Some voters showing up to the polls on April 24 might have been surprised when they were asked for identification at the place where they’ve been voting for years. Others, aware of the new voter ID legislation signed into law on March 14, came prepared.

Either way, everyone was able to vote. The April 24 primary election was what Gov. Tom Corbett’s administration called a “soft rollout” of the Pennsylvania voter ID bill requiring voters to show identification at polling locations. The legislation won’t be strictly enforced until the November election.

POLL TAX—From left: Rev. Richard Freeman, Tim Stevens, William Anderson, Janis Brooks and La’Tasha Mayes. (Photo by Rossano P. Stewart)

“The folks who put this voter ID bill in place have but one goal and that’s to suppress the vote of the working class,” said Jamaal Craig, a Pittsburgh representative with the United Steelworkers. “(We) are committed to making sure anyone who is legally able to cast a vote in November, will cast that vote.”

Craig was one of several speakers at a rally denouncing the legislation on April 18. Standing outside of the Pennsylvania Department of Transportation’s Downtown location, the protestors joined in a chant of “poll tax/ID law” in reference to a tax formerly required for voting that was designed to disenfranchise poor people, including African-Americans.

“We need this coalition because it was only 47 years ago that we got the right to vote. The only fraud that occurred was the passage and signing of this bill,” said Tim Stevens, chairman of the Black Political Empowerment Project. “Six months from now, there will be millions of voters who will go to the polls thinking they’re going to vote, but they will be turned away. What we must do is occupy the polls.”

For months, activists have been rallying against the voter ID bill, but now that it’s been signed into law, they say many are having trouble acquiring identification for voting purposes. Under the legislation, people are supposed to be able to receive a free photo identification card from Penn DOT, but some say they haven’t been able to.

“I came down to get my ID and the first time the computer was down so I had to come back and the ID was not free,” said Donald Cooper. “That $13 was a lot.”

Some have also complained that staff at Penn DOT have not been forthcoming with information on acquiring a free ID and have referred people to call an information hotline, which for some has meant a second trip to the center. Others also complain that the process for acquiring an ID still carries a cost since some have had to pay for a copy of their birth certificate, which is required for a state-issued ID.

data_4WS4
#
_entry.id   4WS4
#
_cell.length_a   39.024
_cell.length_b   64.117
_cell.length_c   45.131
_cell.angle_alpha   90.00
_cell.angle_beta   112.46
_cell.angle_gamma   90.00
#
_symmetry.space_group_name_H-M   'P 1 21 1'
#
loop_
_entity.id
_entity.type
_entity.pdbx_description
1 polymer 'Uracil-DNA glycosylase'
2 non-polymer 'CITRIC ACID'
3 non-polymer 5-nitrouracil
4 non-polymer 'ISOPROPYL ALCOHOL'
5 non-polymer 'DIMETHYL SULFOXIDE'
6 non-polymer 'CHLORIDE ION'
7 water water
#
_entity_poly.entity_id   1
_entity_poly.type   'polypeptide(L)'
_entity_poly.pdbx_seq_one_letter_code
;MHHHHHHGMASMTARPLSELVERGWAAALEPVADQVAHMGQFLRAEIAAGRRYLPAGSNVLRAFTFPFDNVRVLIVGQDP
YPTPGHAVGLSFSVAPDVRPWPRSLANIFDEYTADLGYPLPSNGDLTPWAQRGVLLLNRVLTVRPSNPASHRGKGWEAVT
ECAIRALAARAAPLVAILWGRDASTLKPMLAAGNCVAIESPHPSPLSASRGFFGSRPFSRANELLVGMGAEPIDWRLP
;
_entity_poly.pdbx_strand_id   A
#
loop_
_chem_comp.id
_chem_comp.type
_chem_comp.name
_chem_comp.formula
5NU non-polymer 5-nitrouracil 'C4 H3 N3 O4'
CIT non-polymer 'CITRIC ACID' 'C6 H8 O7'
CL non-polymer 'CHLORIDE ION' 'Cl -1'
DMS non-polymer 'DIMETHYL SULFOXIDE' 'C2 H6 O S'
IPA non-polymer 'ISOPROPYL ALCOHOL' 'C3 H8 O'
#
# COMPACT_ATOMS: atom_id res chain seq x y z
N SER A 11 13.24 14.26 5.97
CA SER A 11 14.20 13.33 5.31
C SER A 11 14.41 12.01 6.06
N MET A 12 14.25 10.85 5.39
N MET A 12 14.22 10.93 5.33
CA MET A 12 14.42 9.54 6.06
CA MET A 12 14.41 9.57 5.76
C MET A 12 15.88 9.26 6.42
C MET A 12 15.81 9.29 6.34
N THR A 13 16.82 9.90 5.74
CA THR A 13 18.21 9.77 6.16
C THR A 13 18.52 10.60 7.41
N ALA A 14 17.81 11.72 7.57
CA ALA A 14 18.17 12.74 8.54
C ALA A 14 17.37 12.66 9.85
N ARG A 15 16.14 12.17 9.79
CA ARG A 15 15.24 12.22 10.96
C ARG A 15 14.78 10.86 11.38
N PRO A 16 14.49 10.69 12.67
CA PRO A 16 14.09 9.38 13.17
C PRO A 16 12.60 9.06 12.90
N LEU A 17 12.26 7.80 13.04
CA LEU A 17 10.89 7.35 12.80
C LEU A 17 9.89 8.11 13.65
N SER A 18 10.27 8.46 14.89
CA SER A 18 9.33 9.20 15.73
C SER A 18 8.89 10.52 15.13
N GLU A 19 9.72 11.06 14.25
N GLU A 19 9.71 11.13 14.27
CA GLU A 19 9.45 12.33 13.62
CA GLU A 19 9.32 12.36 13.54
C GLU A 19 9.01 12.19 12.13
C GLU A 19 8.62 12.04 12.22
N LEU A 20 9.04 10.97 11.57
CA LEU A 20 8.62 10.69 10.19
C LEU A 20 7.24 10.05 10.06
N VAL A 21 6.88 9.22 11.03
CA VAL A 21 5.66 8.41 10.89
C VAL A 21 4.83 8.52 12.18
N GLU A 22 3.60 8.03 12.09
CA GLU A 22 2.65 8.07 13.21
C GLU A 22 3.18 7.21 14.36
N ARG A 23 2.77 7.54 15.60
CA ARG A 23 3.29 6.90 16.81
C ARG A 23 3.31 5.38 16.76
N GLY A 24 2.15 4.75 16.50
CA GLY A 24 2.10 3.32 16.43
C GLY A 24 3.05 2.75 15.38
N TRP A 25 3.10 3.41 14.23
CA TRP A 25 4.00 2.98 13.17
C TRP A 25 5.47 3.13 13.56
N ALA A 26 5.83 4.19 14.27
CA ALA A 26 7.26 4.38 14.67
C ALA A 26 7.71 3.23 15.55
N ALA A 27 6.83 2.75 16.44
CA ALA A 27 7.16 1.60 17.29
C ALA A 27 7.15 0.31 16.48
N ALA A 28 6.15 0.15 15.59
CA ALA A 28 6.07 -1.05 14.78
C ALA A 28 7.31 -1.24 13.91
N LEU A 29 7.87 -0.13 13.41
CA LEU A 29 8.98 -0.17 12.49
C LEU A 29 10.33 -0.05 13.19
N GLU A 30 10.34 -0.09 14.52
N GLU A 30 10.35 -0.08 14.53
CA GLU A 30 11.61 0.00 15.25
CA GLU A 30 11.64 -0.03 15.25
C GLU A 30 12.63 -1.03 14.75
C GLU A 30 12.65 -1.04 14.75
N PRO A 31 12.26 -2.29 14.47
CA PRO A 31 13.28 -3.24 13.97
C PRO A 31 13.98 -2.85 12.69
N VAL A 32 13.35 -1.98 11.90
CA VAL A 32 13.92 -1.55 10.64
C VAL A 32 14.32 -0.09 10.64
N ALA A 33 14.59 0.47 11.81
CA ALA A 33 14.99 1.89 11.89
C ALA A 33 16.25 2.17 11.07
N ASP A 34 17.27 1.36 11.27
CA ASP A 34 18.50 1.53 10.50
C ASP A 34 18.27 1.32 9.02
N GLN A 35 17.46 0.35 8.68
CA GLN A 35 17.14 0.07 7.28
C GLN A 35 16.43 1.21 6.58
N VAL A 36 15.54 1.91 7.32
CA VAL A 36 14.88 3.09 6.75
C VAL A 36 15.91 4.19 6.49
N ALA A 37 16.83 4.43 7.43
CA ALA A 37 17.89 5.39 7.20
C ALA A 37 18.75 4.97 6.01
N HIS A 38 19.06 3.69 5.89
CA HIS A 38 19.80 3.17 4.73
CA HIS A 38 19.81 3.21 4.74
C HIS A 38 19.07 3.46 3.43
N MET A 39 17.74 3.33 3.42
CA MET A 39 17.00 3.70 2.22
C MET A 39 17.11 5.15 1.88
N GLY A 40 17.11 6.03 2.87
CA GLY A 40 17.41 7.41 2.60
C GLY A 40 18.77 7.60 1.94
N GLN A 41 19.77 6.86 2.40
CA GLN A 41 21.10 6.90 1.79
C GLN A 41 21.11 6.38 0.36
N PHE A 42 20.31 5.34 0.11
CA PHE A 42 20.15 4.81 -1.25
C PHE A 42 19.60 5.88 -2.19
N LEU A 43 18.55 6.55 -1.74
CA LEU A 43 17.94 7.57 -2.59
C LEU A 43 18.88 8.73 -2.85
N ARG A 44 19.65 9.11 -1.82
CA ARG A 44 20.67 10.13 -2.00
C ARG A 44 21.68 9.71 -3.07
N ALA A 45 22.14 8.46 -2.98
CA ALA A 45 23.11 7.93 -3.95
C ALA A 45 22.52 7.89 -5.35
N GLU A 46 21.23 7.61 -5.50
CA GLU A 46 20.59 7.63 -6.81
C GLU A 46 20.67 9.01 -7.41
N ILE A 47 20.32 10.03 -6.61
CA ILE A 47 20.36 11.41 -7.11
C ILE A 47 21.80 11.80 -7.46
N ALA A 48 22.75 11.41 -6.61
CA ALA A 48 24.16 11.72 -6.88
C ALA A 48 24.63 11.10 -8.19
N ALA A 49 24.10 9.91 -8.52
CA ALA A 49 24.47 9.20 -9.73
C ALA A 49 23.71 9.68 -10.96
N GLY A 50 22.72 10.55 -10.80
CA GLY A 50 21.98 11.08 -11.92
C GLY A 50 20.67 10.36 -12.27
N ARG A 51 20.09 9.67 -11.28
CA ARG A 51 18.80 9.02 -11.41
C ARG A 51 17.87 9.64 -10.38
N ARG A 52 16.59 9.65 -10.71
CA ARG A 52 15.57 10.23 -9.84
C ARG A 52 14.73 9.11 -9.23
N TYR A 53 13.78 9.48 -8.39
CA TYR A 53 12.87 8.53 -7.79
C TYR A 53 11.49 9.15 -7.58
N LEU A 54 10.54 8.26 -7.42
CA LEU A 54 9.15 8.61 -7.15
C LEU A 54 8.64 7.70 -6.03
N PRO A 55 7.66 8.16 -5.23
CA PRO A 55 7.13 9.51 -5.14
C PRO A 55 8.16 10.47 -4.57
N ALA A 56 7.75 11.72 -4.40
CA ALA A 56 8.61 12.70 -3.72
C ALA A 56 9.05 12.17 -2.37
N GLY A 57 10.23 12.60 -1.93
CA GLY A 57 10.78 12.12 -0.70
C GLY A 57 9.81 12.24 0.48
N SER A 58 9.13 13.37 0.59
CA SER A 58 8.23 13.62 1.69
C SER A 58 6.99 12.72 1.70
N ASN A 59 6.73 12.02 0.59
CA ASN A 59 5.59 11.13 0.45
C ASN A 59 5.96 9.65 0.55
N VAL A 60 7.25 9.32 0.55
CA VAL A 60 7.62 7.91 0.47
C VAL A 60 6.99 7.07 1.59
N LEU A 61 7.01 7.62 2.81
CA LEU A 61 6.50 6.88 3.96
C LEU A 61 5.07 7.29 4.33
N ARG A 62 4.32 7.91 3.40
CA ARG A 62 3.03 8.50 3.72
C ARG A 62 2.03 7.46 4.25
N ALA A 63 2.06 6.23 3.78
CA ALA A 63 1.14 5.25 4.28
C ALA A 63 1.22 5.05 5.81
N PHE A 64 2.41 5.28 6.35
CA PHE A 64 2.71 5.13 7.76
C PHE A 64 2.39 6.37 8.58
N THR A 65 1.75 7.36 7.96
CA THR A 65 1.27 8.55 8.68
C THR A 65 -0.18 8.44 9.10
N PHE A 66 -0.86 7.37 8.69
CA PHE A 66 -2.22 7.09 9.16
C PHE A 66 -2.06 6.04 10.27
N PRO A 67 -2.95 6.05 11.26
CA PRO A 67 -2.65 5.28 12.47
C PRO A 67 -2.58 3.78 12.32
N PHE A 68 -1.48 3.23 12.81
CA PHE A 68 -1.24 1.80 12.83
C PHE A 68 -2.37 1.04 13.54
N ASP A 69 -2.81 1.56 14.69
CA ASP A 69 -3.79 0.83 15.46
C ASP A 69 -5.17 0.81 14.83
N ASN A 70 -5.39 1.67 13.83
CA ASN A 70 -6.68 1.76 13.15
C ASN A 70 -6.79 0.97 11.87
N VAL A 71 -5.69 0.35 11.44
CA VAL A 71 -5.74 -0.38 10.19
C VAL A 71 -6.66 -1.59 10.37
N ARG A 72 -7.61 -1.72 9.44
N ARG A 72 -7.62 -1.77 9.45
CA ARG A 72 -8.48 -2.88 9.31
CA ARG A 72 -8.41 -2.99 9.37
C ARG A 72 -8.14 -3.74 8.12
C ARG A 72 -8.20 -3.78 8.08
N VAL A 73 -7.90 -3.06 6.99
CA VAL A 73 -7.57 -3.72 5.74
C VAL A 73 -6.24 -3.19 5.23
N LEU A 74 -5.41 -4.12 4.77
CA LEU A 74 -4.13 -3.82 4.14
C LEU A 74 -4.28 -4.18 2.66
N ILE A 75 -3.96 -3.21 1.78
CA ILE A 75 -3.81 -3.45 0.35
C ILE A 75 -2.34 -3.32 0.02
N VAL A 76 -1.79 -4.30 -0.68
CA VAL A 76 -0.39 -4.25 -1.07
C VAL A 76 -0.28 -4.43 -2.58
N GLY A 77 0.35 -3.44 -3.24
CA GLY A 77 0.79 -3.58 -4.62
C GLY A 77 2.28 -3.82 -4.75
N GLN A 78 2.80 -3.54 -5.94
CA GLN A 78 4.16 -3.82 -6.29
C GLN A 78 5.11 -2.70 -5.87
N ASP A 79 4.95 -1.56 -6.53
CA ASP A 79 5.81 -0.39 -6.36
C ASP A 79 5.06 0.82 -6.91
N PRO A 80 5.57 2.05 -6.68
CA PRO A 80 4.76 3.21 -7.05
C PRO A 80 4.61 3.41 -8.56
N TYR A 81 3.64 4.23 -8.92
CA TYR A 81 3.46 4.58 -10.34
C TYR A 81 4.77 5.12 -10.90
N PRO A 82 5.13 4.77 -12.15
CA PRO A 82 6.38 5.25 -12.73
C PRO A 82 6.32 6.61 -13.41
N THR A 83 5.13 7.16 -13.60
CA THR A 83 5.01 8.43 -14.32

“Just from those few times I’ve had to help people through the whole process, this is hard work. Some people are not getting free voter IDs because their ID has not been expired for a year,” said Celeste Taylor, director of B-PEP’s Regional Equity Monitoring Project. “These are real people who want to be able to vote.”

While rallies like these continue across the state, the ACLU of Pennsylvania has begun to prepare for a legal challenge of the voter ID bill and is currently looking for plaintiffs. Still, others believe it’s more important to prepare Pennsylvanians so they will be able to vote in the November presidential election.

“We know it’s the law so we’re going to do our darnedest to comply with it,” said Rev. Richard Freeman, president of the Pittsburgh Interfaith Impact Network. “We know this isn’t going to be resolved by November.”

Accepted forms of voter ID include, a current Pennsylvania driver’s license, or one that expired after November 2011; a current Pennsylvania photo ID card issued by Penn DOT, or one that expired after November 2011; a current U.S. passport; a U.S. military or Pennsylvania National Guard photo ID; a U.S. government-issued photo ID, e.g., agency employee, armed services, etc.; a current employee photo ID issued by a Pennsylvania county, city, town, township or borough; a current student photo ID issued by a Pennsylvania college or university; and a current photo ID issued by a licensed nursing, personal care or assisted living facility. IDs must have an expiration date to be valid.

In order to obtain an ID from Penn DOT a person must present their social security card and either an original birth certificate, naturalization certificate, or U.S. Passport; along with two forms of proof of residency. It remains unclear why some have not received their IDs free of charge.

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